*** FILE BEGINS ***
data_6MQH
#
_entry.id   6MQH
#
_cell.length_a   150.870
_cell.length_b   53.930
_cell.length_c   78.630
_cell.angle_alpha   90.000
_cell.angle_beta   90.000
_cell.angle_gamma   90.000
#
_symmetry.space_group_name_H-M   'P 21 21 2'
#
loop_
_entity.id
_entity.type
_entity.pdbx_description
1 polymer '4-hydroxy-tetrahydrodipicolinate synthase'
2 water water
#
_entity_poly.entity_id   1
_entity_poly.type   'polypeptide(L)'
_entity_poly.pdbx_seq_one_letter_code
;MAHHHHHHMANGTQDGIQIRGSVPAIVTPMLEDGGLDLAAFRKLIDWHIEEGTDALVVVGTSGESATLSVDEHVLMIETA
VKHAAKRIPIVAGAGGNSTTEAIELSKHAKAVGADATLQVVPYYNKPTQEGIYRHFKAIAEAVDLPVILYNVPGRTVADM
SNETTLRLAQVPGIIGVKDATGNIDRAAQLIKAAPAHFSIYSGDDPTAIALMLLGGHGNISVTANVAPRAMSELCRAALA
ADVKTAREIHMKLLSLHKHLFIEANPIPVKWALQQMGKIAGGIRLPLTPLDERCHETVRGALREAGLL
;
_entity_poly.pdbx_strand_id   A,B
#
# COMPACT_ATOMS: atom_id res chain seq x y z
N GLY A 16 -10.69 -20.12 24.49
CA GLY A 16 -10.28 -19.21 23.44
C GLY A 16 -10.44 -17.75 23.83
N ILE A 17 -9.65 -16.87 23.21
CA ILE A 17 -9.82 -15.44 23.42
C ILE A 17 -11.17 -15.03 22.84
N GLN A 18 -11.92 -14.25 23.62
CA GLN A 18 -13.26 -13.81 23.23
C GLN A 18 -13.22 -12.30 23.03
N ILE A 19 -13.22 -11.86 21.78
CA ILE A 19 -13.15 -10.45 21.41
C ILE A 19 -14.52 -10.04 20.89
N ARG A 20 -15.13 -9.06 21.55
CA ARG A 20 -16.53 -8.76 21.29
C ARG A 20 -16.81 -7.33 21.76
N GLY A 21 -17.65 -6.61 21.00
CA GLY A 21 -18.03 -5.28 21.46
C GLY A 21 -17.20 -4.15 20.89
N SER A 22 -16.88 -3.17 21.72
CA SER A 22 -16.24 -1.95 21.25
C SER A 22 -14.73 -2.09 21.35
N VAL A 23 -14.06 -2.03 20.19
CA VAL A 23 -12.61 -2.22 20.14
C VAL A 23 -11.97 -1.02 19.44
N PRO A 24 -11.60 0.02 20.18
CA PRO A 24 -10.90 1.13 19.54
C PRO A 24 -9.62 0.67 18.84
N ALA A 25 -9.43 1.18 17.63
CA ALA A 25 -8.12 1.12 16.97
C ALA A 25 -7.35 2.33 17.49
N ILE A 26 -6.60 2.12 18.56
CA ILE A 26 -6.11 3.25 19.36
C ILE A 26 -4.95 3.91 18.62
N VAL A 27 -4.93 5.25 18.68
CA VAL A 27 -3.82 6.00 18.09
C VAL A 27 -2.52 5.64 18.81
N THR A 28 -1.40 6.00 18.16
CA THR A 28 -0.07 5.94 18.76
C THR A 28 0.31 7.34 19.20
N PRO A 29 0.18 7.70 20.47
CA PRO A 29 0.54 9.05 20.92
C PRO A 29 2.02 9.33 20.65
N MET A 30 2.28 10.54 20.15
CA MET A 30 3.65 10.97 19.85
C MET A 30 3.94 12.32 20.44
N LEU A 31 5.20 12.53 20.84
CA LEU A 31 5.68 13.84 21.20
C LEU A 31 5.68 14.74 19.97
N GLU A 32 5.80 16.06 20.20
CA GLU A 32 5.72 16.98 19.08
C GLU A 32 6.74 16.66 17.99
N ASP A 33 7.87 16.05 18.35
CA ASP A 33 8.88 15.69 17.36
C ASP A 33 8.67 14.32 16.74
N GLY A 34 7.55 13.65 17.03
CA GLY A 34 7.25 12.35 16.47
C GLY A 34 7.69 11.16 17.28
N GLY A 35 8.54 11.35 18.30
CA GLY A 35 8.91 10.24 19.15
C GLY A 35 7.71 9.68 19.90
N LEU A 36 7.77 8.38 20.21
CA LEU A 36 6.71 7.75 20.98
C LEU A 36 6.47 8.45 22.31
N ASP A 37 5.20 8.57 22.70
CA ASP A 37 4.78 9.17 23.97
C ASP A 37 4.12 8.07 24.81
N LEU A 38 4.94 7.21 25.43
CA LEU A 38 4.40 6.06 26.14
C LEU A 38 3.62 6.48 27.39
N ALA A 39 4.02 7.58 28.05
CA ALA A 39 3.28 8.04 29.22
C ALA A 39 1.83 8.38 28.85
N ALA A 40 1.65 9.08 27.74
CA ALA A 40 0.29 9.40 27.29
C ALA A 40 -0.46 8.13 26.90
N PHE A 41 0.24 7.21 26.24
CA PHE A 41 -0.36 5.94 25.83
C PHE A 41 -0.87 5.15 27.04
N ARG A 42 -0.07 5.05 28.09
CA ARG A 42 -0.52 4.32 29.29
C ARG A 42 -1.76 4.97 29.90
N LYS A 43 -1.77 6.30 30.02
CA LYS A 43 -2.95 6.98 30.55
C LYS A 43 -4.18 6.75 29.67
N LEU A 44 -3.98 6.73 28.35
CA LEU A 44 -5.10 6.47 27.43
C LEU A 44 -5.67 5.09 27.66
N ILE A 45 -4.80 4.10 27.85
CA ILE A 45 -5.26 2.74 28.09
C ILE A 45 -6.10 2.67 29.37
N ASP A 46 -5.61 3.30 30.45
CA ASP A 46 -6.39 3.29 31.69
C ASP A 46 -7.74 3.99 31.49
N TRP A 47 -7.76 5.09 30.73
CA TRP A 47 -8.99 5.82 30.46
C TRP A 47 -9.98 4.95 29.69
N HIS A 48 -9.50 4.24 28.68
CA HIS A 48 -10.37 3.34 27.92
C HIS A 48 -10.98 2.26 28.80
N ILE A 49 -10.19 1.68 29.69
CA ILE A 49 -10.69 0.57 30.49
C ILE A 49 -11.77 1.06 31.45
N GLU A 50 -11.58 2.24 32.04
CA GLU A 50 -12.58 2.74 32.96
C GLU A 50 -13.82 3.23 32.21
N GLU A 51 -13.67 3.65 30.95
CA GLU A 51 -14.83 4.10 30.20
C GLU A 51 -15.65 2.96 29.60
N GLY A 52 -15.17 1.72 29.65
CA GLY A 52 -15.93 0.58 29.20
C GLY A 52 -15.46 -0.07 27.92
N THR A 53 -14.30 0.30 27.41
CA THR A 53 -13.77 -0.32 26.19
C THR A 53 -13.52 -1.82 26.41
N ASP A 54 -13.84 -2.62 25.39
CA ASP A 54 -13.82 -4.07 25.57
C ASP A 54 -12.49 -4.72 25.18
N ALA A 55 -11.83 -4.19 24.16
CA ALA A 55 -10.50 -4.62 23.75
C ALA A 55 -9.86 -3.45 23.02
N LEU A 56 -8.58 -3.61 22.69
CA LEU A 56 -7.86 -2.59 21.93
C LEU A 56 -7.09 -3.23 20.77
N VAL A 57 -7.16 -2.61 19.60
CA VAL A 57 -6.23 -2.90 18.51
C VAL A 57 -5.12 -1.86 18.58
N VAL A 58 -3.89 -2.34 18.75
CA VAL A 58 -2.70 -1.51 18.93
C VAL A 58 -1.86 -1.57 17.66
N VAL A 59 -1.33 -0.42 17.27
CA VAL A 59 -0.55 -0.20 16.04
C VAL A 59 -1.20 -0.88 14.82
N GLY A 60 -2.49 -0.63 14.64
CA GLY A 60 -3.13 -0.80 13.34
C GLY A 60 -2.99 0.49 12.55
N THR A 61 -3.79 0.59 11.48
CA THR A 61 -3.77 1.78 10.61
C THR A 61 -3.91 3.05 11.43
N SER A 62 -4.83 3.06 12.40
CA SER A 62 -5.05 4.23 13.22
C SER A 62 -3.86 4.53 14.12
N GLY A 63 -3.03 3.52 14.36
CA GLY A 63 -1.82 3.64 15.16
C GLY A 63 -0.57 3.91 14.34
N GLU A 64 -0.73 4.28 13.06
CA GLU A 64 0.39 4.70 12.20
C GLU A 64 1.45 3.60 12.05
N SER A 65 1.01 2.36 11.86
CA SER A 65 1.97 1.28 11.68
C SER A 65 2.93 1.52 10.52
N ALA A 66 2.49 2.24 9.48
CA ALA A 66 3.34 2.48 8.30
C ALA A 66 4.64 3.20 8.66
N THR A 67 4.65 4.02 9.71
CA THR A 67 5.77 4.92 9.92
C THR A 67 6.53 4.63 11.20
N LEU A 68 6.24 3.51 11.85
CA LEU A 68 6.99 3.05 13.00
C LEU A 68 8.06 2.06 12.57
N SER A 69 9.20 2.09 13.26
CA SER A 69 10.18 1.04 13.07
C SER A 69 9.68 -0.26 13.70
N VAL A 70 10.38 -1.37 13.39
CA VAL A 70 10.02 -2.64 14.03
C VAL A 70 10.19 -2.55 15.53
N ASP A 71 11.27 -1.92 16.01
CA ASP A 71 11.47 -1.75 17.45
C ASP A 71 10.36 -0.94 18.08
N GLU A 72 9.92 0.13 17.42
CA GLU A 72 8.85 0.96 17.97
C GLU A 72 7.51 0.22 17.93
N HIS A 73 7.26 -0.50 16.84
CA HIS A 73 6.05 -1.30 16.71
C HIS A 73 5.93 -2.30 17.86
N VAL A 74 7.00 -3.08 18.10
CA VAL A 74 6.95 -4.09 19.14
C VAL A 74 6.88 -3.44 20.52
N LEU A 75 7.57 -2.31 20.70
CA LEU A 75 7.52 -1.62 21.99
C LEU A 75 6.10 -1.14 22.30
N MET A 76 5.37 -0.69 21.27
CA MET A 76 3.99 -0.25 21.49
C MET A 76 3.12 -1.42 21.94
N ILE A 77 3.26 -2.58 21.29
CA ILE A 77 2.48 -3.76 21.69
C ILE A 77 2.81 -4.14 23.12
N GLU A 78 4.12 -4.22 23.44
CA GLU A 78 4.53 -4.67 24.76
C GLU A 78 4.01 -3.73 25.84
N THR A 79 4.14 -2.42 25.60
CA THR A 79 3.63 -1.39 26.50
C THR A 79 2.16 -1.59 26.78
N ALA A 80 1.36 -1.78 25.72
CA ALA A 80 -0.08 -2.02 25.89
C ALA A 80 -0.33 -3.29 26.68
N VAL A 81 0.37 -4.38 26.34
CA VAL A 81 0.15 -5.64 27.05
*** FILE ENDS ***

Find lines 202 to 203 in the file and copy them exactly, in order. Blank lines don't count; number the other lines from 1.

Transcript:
C GLU A 72 7.51 0.22 17.93
N HIS A 73 7.26 -0.50 16.84